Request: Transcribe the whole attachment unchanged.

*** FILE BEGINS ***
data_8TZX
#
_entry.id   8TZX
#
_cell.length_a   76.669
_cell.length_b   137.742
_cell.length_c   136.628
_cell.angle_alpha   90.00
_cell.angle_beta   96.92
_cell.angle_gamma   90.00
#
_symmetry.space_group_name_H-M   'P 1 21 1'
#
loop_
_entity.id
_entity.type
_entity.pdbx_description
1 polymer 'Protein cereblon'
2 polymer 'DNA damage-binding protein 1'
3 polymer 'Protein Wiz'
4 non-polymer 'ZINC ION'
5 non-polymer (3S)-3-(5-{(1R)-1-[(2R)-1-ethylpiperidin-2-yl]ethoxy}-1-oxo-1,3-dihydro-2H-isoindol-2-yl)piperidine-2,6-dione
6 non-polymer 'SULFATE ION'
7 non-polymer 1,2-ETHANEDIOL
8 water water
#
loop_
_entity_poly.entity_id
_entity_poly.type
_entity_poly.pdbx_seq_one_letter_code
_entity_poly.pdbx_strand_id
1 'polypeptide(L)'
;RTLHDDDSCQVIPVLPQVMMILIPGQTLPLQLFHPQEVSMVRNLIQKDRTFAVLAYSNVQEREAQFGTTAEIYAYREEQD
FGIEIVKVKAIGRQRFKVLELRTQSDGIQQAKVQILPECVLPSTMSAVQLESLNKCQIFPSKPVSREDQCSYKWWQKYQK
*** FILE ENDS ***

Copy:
data_8TZX
#
_entry.id   8TZX
#
_cell.length_a   76.669
_cell.length_b   137.742
_cell.length_c   136.628
_cell.angle_alpha   90.00
_cell.angle_beta   96.92
_cell.angle_gamma   90.00
#
_symmetry.space_group_name_H-M   'P 1 21 1'
#
loop_
_entity.id
_entity.type
_entity.pdbx_description
1 polymer 'Protein cereblon'
2 polymer 'DNA damage-binding protein 1'
3 polymer 'Protein Wiz'
4 non-polymer 'ZINC ION'
5 non-polymer (3S)-3-(5-{(1R)-1-[(2R)-1-ethylpiperidin-2-yl]ethoxy}-1-oxo-1,3-dihydro-2H-isoindol-2-yl)piperidine-2,6-dione
6 non-polymer 'SULFATE ION'
7 non-polymer 1,2-ETHANEDIOL
8 water water
#
loop_
_entity_poly.entity_id
_entity_poly.type
_entity_poly.pdbx_seq_one_letter_code
_entity_poly.pdbx_strand_id
1 'polypeptide(L)'
;RTLHDDDSCQVIPVLPQVMMILIPGQTLPLQLFHPQEVSMVRNLIQKDRTFAVLAYSNVQEREAQFGTTAEIYAYREEQD
FGIEIVKVKAIGRQRFKVLELRTQSDGIQQAKVQILPECVLPSTMSAVQLESLNKCQIFPSKPVSREDQCSYKWWQKYQK